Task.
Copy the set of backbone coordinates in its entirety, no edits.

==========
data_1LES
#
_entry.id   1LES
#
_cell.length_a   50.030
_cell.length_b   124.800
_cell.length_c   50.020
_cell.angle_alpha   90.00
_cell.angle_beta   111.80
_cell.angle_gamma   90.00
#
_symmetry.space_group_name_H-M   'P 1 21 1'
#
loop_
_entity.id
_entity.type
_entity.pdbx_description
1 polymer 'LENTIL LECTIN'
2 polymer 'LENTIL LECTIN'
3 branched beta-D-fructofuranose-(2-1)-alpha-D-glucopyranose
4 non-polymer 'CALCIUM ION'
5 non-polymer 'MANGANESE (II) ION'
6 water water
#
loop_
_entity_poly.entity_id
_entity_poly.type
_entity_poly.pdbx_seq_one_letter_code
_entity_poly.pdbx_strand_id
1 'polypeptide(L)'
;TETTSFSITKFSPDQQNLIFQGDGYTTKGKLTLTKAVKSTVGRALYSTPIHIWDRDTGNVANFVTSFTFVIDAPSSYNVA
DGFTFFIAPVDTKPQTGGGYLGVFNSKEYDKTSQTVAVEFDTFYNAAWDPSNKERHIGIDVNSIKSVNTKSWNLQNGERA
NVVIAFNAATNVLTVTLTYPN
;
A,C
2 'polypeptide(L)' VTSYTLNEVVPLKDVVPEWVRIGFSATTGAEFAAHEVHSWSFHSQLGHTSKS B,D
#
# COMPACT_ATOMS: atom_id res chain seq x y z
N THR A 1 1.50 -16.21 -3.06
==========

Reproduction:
data_1LES
#
_entry.id   1LES
#
_cell.length_a   50.030
_cell.length_b   124.800
_cell.length_c   50.020
_cell.angle_alpha   90.00
_cell.angle_beta   111.80
_cell.angle_gamma   90.00
#
_symmetry.space_group_name_H-M   'P 1 21 1'
#
loop_
_entity.id
_entity.type
_entity.pdbx_description
1 polymer 'LENTIL LECTIN'
2 polymer 'LENTIL LECTIN'
3 branched beta-D-fructofuranose-(2-1)-alpha-D-glucopyranose
4 non-polymer 'CALCIUM ION'
5 non-polymer 'MANGANESE (II) ION'
6 water water
#
loop_
_entity_poly.entity_id
_entity_poly.type
_entity_poly.pdbx_seq_one_letter_code
_entity_poly.pdbx_strand_id
1 'polypeptide(L)'
;TETTSFSITKFSPDQQNLIFQGDGYTTKGKLTLTKAVKSTVGRALYSTPIHIWDRDTGNVANFVTSFTFVIDAPSSYNVA
DGFTFFIAPVDTKPQTGGGYLGVFNSKEYDKTSQTVAVEFDTFYNAAWDPSNKERHIGIDVNSIKSVNTKSWNLQNGERA
NVVIAFNAATNVLTVTLTYPN
;
A,C
2 'polypeptide(L)' VTSYTLNEVVPLKDVVPEWVRIGFSATTGAEFAAHEVHSWSFHSQLGHTSKS B,D
#
# COMPACT_ATOMS: atom_id res chain seq x y z
N THR A 1 1.50 -16.21 -3.06